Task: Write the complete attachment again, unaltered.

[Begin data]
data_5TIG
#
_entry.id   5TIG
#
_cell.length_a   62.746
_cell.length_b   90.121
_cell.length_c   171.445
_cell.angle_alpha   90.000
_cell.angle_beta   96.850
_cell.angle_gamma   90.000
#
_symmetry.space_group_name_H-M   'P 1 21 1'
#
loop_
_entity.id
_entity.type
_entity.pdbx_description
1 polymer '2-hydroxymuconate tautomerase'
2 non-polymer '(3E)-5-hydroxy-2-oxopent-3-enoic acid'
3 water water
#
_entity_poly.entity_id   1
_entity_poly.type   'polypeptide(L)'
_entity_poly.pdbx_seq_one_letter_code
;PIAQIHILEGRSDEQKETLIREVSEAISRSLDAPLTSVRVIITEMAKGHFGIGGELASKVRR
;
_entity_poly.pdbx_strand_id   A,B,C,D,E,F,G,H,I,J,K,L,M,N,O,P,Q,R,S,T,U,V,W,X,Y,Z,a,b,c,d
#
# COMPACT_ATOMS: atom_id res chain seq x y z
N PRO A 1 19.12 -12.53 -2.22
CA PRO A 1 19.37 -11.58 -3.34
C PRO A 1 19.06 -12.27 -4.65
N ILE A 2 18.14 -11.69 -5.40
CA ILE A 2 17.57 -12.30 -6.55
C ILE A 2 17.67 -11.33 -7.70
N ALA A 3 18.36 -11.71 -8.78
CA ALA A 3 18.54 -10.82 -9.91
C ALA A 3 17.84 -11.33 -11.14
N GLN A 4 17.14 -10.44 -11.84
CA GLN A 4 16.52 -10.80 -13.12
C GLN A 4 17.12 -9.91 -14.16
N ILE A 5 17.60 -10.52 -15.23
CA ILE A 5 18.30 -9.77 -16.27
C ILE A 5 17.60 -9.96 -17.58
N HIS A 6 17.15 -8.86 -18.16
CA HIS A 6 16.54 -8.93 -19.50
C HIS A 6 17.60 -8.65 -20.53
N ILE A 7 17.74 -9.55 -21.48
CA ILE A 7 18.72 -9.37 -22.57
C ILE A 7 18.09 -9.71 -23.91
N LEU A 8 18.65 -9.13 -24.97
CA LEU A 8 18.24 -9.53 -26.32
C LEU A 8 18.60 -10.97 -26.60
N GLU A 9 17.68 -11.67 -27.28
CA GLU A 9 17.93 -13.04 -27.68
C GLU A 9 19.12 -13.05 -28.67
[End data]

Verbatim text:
data_5TIG
#
_entry.id   5TIG
#
_cell.length_a   62.746
_cell.length_b   90.121
_cell.length_c   171.445
_cell.angle_alpha   90.000
_cell.angle_beta   96.850
_cell.angle_gamma   90.000
#
_symmetry.space_group_name_H-M   'P 1 21 1'
#
loop_
_entity.id
_entity.type
_entity.pdbx_description
1 polymer '2-hydroxymuconate tautomerase'
2 non-polymer '(3E)-5-hydroxy-2-oxopent-3-enoic acid'
3 water water
#
_entity_poly.entity_id   1
_entity_poly.type   'polypeptide(L)'
_entity_poly.pdbx_seq_one_letter_code
;PIAQIHILEGRSDEQKETLIREVSEAISRSLDAPLTSVRVIITEMAKGHFGIGGELASKVRR
;
_entity_poly.pdbx_strand_id   A,B,C,D,E,F,G,H,I,J,K,L,M,N,O,P,Q,R,S,T,U,V,W,X,Y,Z,a,b,c,d
#
# COMPACT_ATOMS: atom_id res chain seq x y z
N PRO A 1 19.12 -12.53 -2.22
CA PRO A 1 19.37 -11.58 -3.34
C PRO A 1 19.06 -12.27 -4.65
N ILE A 2 18.14 -11.69 -5.40
CA ILE A 2 17.57 -12.30 -6.55
C ILE A 2 17.67 -11.33 -7.70
N ALA A 3 18.36 -11.71 -8.78
CA ALA A 3 18.54 -10.82 -9.91
C ALA A 3 17.84 -11.33 -11.14
N GLN A 4 17.14 -10.44 -11.84
CA GLN A 4 16.52 -10.80 -13.12
C GLN A 4 17.12 -9.91 -14.16
N ILE A 5 17.60 -10.52 -15.23
CA ILE A 5 18.30 -9.77 -16.27
C ILE A 5 17.60 -9.96 -17.58
N HIS A 6 17.15 -8.86 -18.16
CA HIS A 6 16.54 -8.93 -19.50
C HIS A 6 17.60 -8.65 -20.53
N ILE A 7 17.74 -9.55 -21.48
CA ILE A 7 18.72 -9.37 -22.57
C ILE A 7 18.09 -9.71 -23.91
N LEU A 8 18.65 -9.13 -24.97
CA LEU A 8 18.24 -9.53 -26.32
C LEU A 8 18.60 -10.97 -26.60
N GLU A 9 17.68 -11.67 -27.28
CA GLU A 9 17.93 -13.04 -27.68
C GLU A 9 19.12 -13.05 -28.67